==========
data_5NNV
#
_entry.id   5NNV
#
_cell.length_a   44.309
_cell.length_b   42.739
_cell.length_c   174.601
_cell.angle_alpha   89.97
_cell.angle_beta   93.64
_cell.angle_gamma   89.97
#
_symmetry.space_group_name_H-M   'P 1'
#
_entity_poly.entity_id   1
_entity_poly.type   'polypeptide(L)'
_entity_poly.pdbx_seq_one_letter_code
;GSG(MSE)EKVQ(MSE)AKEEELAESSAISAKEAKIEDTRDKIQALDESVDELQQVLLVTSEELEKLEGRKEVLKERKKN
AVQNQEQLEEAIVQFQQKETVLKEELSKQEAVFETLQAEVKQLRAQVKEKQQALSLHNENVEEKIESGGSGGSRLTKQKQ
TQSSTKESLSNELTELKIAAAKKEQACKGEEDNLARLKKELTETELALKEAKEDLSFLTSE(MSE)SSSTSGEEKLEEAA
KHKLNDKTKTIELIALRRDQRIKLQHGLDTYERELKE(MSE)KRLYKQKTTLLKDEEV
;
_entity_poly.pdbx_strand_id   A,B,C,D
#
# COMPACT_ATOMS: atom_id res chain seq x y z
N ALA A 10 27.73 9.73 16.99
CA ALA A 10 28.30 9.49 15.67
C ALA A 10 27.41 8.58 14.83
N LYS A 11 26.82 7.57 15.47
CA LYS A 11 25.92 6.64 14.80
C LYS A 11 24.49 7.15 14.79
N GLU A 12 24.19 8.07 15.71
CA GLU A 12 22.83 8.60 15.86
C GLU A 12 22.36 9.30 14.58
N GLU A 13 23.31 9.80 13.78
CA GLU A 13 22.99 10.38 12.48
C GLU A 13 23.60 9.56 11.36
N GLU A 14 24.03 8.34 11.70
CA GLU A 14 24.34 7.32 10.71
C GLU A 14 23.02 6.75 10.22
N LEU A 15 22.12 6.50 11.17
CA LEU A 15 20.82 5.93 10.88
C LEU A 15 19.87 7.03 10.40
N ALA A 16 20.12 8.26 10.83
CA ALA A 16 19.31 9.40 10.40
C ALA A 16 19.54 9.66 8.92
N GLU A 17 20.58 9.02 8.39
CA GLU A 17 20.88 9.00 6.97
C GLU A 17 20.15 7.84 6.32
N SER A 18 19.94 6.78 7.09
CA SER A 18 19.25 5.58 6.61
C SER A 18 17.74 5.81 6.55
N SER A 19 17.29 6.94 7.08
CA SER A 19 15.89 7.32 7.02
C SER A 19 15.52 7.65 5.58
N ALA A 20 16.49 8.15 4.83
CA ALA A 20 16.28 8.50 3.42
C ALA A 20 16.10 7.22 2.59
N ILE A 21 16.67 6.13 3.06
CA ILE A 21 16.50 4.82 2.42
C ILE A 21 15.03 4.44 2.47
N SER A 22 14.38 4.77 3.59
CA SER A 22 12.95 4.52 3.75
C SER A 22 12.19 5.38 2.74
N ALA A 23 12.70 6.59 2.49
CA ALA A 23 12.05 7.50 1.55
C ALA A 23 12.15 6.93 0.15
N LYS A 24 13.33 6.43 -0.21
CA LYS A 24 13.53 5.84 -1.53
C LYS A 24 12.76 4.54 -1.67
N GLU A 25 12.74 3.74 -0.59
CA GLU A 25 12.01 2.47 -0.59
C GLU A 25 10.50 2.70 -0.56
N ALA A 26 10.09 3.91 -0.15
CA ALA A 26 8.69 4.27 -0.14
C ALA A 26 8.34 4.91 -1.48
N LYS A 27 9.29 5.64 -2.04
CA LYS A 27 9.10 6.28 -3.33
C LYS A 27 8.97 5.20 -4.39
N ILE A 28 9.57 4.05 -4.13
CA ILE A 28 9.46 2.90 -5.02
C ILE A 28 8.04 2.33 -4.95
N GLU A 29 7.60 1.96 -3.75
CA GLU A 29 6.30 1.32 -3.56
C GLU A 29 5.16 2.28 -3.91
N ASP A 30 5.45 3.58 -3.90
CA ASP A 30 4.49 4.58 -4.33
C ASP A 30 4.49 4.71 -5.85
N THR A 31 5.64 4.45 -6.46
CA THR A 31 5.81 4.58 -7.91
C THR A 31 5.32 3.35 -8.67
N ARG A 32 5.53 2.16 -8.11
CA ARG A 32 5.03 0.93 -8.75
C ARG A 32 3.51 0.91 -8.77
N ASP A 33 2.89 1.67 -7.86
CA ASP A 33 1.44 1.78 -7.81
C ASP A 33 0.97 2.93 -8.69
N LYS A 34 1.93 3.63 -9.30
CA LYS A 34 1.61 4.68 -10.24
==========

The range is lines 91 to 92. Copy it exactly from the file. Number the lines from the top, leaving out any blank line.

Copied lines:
N ARG A 32 5.53 2.16 -8.11
CA ARG A 32 5.03 0.93 -8.75